At one year into recovery, “This is different,” said economist Joel Prakken in the opening keynote address for the Missouri Bankers Association’s Executive Management Conference in Kansas City last month. Prakken, of Macroeconomic Advisers in St. Louis, explained that normally the deeper the recession the faster the recovery. Though the recent contraction was the worst since the Great Depression, growth is occurring at about half the usual 7 percent. Although the consensus growth forecast for 2011 is 2.5 percent, Prakken’s forecast calls for 3.5 percent growth next year and 4 percent in 2012.
“We are moving farther and farther away from the imbalances affecting the economy,” Prakken said. Housing prices have hit bottom, in his view, and “financial healing” is taking place. However, he does not expect a return to normal levels of unemployment at 5-5.5 percent until 2015. And both short- and long-term interest rates will stay low “for the next couple of years.”
Prakken labeled both TARP and the economic stimulus bill “probably necessary but messy.” As for TARP, financial institutions have paid back their loans — he doesn’t like the term “bailout” — with a nice return to taxpayers or are preparing to do so. Although he was opposed to loans to General Motors at the outset, “Now I’m not sure it wasn’t the right thing to do,” Prakken said.
If the stimulus bill hadn’t passed, unemployment might be 11-12 percent, he believes. The bill contained too many unnecessary things that were on the political agendas of some members of Congress, but if money hadn’t gone to the states there would have been much more unemployment among state government workers, Prakken suggested.
Commenting on the Federal Reserve’s new round of quantitative easing, Prakken said that although “it is not a game changer, it’s going in the right direction.” QE2 will not put a lot of pressure on interest rates, unemployment or inflation, in his view. Hopefully, the Federal Reserve will tighten monetary policy when needed, Prakken indicated. “They have the tools and I think it will work out fine,” he said.
Of more immediate concern to the MBA members, capital issues were addressed in a special interest session by Don Hutson, national industry partner for the CPA and advisory firm BKD LLP. “Most of you are in good shape,” he said, “but to continue growing you will need some capital.” And it’s hard to raise capital in today’s environment that isn’t dilutive to shareholders, he noted.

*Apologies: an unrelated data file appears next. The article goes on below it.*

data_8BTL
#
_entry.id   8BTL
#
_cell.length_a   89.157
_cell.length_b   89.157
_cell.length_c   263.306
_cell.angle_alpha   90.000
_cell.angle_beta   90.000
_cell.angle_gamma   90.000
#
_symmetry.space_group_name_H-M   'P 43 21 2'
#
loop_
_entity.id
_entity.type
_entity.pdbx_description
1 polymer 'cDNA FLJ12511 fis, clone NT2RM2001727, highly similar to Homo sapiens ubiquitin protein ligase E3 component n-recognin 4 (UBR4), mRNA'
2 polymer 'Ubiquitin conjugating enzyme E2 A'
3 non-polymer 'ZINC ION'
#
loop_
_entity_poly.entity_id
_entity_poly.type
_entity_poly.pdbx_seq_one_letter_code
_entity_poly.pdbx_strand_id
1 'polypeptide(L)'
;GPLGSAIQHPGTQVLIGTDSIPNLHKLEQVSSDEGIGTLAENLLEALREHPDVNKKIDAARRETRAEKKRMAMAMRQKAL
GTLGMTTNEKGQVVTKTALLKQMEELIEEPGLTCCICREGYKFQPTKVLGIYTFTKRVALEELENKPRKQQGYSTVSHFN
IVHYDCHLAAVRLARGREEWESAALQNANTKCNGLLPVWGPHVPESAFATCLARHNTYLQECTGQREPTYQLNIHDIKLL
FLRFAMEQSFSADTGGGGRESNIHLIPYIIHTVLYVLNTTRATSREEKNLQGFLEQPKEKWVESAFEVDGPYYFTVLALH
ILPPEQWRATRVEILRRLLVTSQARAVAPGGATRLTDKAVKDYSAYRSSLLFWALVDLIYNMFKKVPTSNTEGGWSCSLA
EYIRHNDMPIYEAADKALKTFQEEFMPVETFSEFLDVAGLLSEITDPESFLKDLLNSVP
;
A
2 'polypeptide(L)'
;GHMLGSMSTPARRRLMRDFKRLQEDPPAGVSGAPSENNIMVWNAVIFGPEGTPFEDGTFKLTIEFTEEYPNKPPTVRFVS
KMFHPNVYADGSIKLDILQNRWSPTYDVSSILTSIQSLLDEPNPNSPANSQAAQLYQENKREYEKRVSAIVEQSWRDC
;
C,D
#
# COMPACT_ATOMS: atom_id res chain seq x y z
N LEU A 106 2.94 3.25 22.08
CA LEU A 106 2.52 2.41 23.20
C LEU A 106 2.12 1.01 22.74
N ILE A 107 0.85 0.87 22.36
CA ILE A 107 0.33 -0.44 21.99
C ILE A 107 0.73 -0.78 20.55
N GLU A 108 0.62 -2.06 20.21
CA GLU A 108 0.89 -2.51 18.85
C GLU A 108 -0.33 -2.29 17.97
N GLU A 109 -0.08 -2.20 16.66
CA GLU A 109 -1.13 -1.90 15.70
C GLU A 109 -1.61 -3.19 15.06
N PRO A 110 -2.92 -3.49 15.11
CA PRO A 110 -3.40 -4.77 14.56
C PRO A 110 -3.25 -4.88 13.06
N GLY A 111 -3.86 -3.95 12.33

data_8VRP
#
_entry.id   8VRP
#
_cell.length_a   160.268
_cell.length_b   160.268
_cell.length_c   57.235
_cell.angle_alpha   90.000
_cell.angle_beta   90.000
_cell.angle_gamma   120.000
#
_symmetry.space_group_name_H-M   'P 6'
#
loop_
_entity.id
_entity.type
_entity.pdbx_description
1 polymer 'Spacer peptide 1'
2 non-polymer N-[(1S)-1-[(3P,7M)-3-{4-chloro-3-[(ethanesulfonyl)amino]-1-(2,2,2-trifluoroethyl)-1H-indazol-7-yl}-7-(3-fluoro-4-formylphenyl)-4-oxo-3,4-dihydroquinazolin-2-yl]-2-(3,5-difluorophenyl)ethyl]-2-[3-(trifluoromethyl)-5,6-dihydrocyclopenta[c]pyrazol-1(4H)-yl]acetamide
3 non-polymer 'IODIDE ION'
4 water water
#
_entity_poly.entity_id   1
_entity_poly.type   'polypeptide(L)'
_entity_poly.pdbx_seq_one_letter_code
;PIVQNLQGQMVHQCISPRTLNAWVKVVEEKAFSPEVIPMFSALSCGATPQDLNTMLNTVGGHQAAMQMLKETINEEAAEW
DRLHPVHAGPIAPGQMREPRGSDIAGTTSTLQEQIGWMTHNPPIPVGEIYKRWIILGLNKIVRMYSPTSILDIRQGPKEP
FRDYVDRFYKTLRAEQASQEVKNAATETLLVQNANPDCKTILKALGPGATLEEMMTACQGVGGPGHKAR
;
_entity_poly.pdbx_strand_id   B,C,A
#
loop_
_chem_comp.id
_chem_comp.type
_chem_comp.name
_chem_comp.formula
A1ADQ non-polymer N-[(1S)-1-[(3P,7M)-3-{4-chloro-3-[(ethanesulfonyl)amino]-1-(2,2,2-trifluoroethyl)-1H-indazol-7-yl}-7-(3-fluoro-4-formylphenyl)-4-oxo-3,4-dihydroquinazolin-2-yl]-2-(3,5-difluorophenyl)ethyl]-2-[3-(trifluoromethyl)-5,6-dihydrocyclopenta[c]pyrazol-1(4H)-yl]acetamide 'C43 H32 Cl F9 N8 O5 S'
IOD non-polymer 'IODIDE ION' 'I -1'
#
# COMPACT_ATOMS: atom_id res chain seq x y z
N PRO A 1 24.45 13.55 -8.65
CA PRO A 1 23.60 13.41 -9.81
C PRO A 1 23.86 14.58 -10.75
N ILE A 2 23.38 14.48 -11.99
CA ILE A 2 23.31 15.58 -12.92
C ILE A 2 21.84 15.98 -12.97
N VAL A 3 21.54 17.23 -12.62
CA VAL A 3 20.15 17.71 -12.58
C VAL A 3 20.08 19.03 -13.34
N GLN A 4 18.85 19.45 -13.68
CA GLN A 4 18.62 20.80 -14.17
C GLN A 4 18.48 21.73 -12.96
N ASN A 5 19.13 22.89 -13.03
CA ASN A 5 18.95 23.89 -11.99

Listing sources of capital potentially available to community banks, Hutson listed current shareholders and board members first. Nontraditional investors — wealthy people “looking to invest” — are another possibility, as are other holding companies with excess liquidity interested in acquiring small blocks of stock. Wall Street investors are not interested in anything less than $1 billion. And some private equity funds have been buying smaller and failed banks in some parts of the country to acquire charters but not much in the Midwest, Hutson said.
There will be continuing regulatory pressure to raise capital levels, in Hutson’s view, but strong, well-capitalized banks have a bright future as growth opportunities arise from the demise of troubled and failed institutions. He urged the Missouri bankers to anticipate capital needs and be proactive. With capital modeling and contingency plans, “Start doing the right thing now, before you need it,” he said.
Now is also a good time to grow deposits and in a session titled “Seven Ways to Supercharge New Customer Acquisition,” Alan Friesen of Haberfeld Assoc., Lincoln, Neb., said the best way to increase customers is by not creating barriers to opening checking accounts. Friesen defined barriers as requiring minimum balances and service charges.
Friesen then asked everyone who wants to pay for a checking account to raise their hands. Obviously, no one did. He then told session attendees that this is a prime time to steal customers from the big banks who are moving away from free checking. Friesen then suggested banks not build more branches but use these new customers to increase the profitability of their current branches.
“The branch is the largest expense for your bank,” said Friesen. “The more customers you have the more you spread this fixed cost.”
Friesen used the example of TCF, Sioux Falls, S.D. In 1986, TCF had just 35,000 checking accounts. Today, the bank has 1.7 million and based on the number of branches the bank has, that is 4,027 checking accounts per branch.
Bill Poquette is editor-in-chief of BankNews and Kari English is senior editor of BankNews.
Copyright © January 2011 BankNews Media